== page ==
Yashiro mimicked Satoru's exact pose across him — arms folded on the table. "And your overall age is 53, then. Six months older than me! Marvelous. So you're saying, in the fifth grade you were actually 29. Technically my coeval. No wonder..." he trailed off.
"It's my turn to ask now, isn't it?"
"We were taking turns? Sorry, didn't realize." The man's smile was vacant as ever. Honestly, it was somewhat relaxing.
Satoru chose to voice the question that's been quite literally hanging between them since the moment their eyes met. He wanted to ask him this ever since Kenya had orchestrated this whole meeting.
"Why did you confess?"
The smile on the death sentenced man's face slowly strained. He changed his posture back to the one with upturned hands supporting his face, now deep in thought as he stared into the blue of Satoru's eyes, eyes that radiated obstinate determination to know the answer.
The truth was, after the roof incident in 2003, Yashiro had been trialed for the attempted murders of Satoru and Kumi, and earned a life sentence. There was no way to prove his involvement in the past cases due to the fact that the cases were considered closed; moreso his accountability would not be questioned due to the statute of limitations still being intact.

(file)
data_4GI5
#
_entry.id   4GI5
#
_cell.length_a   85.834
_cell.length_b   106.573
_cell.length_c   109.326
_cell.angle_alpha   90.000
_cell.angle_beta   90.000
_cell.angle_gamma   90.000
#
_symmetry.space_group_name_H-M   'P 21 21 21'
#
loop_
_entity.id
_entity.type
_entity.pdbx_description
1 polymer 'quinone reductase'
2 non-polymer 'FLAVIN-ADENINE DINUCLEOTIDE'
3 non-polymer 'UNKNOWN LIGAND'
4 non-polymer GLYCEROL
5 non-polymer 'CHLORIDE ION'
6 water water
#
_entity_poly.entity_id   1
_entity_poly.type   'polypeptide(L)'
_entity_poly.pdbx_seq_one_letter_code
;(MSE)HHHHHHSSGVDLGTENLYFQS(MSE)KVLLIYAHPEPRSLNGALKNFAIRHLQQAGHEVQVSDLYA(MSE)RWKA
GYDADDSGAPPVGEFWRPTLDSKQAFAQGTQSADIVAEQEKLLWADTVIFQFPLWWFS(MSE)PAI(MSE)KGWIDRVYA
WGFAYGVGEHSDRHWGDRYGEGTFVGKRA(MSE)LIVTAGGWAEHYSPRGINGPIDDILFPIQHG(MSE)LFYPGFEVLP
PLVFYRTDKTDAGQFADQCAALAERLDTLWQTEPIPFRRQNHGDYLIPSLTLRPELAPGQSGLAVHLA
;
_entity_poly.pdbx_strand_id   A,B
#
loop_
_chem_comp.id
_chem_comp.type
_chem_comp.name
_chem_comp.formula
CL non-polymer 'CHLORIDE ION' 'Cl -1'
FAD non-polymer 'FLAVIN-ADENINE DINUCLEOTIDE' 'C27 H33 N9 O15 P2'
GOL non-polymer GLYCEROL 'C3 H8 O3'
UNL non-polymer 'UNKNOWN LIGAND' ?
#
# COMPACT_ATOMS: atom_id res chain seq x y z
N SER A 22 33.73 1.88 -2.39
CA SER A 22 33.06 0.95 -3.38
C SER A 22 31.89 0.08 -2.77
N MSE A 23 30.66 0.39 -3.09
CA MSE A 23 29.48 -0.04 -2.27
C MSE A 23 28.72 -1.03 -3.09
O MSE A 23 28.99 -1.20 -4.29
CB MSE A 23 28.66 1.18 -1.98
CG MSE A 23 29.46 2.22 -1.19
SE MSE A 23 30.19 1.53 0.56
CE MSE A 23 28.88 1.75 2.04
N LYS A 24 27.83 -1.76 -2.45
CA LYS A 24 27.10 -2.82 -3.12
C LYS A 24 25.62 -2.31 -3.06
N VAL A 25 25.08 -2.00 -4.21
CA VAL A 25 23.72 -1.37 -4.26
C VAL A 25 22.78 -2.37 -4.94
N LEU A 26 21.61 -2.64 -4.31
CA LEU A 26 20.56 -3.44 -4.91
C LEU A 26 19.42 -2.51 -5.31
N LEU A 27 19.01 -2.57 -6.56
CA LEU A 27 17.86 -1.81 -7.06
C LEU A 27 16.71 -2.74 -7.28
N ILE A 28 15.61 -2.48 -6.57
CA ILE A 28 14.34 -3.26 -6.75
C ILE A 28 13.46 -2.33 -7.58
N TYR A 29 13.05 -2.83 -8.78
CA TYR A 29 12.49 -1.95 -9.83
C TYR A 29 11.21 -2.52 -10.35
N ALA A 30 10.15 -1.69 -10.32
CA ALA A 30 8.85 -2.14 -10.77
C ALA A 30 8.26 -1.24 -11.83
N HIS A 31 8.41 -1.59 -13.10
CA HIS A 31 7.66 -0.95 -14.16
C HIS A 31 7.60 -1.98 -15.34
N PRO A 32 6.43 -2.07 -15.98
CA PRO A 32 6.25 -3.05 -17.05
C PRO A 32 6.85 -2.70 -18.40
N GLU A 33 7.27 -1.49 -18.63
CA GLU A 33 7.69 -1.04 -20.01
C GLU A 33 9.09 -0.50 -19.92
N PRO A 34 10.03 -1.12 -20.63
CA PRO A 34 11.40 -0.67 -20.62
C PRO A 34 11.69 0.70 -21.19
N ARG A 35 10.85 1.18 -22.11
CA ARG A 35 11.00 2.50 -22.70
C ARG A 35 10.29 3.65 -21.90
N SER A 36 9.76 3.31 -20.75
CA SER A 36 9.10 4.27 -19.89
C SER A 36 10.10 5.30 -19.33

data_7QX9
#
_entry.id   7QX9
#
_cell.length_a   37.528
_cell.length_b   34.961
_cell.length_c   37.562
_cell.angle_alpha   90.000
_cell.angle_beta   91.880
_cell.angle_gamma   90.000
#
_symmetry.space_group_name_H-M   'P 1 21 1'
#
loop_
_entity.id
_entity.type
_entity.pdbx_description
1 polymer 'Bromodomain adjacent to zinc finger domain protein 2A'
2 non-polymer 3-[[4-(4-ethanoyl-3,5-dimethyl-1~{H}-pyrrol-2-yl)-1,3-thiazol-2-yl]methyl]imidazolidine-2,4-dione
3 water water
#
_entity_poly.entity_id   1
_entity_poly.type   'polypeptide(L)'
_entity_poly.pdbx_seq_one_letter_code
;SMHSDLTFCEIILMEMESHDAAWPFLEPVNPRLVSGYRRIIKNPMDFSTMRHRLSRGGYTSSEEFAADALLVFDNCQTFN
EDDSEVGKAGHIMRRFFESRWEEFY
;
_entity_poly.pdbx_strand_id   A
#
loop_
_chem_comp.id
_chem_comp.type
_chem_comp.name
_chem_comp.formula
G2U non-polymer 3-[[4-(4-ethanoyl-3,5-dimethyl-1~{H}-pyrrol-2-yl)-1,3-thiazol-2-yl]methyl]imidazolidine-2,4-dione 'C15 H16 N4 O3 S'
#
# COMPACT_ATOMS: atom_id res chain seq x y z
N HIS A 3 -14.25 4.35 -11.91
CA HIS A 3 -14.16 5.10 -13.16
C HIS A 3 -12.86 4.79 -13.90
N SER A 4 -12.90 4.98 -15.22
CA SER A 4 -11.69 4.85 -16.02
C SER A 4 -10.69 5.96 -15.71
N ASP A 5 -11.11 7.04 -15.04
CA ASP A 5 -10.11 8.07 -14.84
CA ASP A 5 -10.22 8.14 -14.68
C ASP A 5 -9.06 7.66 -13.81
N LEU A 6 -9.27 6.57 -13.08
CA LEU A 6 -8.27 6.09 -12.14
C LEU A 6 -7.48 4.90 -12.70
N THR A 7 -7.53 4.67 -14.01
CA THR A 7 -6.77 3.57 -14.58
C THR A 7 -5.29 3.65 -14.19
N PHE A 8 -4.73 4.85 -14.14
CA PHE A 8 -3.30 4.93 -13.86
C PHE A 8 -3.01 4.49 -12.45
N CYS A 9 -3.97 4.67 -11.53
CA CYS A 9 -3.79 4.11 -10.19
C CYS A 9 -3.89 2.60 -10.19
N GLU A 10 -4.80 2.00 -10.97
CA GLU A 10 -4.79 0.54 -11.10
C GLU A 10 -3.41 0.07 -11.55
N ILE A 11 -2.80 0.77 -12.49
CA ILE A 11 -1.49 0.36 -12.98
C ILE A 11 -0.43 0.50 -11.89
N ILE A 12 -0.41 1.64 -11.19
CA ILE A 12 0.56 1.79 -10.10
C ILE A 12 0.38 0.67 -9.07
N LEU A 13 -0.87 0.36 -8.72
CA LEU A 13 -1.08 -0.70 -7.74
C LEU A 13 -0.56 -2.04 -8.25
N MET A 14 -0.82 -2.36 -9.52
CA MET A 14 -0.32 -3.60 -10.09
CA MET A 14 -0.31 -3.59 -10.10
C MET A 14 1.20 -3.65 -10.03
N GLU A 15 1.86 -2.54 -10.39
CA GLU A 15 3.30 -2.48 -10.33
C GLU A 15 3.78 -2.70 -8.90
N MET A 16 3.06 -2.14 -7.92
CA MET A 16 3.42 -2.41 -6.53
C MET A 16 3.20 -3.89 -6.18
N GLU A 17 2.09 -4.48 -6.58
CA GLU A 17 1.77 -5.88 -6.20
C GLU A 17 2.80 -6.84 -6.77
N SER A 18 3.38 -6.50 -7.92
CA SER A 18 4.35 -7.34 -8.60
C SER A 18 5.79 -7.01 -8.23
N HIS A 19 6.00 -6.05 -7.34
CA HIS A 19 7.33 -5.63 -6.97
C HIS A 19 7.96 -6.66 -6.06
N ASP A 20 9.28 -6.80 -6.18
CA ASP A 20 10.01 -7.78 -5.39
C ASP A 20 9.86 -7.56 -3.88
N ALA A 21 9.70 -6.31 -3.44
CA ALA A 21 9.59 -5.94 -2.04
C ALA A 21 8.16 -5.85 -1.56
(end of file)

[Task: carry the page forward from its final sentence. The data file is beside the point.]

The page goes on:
Yet a year after the abolishment of statute of limitations for murder, Yashiro had confessed, even pointed out some evidence, which immediately resulted in him receiving death penalty. And Satoru couldn't help but wonder why.
"Satoru, your question is not 'why', but 'what for'. You want to know what I earn from it. Is it a sense of peace in my mind? or a way for me to get freed from these suffocating walls? Frankly, I don't know myself, Satoru. Let me just say, I was sentenced to life one way or another. To wither away steadily inside a cramped room, or get my neck snapped by rope in a few years, it's not that much different, is it? In a way, I consider it to be 'a new starting point' for me."